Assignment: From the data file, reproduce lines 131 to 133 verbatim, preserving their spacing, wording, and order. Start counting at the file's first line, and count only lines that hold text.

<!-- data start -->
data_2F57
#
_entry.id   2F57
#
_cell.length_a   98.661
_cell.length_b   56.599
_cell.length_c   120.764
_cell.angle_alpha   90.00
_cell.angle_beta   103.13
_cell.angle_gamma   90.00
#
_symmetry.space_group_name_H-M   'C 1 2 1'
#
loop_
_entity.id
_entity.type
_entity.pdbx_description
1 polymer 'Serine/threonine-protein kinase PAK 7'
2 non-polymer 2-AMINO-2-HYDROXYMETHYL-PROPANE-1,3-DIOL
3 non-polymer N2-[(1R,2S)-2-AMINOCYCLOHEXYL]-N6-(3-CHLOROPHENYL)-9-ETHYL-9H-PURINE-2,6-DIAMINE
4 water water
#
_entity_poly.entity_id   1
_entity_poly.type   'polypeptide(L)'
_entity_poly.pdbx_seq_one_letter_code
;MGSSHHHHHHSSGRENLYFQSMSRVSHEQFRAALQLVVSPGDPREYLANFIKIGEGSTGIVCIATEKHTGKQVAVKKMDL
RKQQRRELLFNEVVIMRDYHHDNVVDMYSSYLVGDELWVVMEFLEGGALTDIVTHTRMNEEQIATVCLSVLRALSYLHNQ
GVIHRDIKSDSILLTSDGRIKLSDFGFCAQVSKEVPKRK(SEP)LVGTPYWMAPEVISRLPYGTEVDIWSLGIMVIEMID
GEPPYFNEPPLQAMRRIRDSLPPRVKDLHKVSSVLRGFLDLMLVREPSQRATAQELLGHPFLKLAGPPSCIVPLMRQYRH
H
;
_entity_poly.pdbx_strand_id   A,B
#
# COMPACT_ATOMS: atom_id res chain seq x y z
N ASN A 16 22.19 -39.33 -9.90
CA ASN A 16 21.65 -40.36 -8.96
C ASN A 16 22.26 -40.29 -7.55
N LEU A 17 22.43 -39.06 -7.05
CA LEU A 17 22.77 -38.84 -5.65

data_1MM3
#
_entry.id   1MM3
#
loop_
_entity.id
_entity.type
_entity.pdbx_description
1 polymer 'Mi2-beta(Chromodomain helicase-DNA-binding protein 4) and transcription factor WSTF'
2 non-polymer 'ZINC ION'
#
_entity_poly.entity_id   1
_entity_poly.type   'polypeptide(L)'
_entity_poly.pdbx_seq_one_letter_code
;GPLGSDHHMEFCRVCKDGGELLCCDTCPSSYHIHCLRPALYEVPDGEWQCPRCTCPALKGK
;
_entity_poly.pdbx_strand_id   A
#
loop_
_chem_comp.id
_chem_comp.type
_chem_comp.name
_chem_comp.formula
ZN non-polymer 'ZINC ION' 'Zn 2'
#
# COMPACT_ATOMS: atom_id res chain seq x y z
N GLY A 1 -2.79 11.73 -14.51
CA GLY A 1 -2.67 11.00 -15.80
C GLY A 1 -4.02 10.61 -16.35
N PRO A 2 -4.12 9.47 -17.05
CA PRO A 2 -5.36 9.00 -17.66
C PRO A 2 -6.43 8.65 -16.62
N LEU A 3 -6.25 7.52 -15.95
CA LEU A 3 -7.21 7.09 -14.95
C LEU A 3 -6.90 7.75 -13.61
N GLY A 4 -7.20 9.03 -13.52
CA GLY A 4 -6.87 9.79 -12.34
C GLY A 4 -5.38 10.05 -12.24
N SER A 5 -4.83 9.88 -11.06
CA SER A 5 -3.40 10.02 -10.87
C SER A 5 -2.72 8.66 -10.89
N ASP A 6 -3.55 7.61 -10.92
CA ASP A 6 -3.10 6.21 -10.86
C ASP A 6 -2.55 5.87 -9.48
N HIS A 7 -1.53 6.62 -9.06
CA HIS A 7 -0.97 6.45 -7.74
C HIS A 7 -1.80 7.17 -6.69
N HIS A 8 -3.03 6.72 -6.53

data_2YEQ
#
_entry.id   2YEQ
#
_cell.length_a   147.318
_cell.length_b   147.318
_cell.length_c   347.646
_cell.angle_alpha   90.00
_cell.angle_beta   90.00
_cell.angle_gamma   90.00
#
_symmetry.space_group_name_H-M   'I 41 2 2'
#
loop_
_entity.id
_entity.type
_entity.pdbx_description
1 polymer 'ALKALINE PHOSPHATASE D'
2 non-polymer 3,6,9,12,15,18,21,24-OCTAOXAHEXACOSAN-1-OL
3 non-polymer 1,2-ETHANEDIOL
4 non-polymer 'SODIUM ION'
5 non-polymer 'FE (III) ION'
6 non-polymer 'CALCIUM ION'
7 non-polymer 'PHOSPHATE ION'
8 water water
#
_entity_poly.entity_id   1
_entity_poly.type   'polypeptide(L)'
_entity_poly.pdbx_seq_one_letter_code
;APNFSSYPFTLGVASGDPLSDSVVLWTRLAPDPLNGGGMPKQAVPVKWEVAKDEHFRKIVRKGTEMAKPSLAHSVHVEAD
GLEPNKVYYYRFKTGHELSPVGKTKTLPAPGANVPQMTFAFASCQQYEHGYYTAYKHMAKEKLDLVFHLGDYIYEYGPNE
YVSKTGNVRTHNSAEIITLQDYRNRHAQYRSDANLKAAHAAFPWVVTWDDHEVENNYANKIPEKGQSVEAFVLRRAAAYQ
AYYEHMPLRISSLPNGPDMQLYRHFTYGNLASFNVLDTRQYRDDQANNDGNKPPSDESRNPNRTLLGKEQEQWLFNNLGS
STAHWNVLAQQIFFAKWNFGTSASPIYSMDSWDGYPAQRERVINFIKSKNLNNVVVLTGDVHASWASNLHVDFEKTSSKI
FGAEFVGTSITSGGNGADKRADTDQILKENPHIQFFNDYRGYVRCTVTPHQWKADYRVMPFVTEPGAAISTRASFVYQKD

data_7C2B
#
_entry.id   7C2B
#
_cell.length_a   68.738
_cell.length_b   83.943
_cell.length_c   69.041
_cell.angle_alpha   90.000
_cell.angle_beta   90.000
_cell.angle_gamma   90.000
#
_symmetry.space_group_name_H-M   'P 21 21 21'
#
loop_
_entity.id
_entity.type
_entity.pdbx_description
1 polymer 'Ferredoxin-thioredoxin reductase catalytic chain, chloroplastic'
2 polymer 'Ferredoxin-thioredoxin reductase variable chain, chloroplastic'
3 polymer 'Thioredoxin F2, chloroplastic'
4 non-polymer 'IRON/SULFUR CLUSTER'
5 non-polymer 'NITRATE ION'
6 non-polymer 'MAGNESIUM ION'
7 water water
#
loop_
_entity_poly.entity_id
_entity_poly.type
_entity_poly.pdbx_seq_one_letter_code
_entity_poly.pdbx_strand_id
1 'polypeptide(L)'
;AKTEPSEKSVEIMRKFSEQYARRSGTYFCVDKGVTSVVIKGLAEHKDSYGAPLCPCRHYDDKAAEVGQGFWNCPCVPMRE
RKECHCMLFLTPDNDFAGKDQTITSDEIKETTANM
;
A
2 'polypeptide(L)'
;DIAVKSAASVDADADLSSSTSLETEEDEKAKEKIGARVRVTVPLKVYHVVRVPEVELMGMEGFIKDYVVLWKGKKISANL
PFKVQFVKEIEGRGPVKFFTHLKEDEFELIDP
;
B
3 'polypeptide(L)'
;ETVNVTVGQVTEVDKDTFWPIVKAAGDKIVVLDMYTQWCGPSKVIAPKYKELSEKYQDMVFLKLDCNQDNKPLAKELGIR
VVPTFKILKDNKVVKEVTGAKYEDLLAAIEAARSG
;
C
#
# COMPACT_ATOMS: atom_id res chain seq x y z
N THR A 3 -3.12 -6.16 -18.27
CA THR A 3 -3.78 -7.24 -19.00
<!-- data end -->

_cell.angle_beta   90.000
_cell.angle_gamma   90.000
#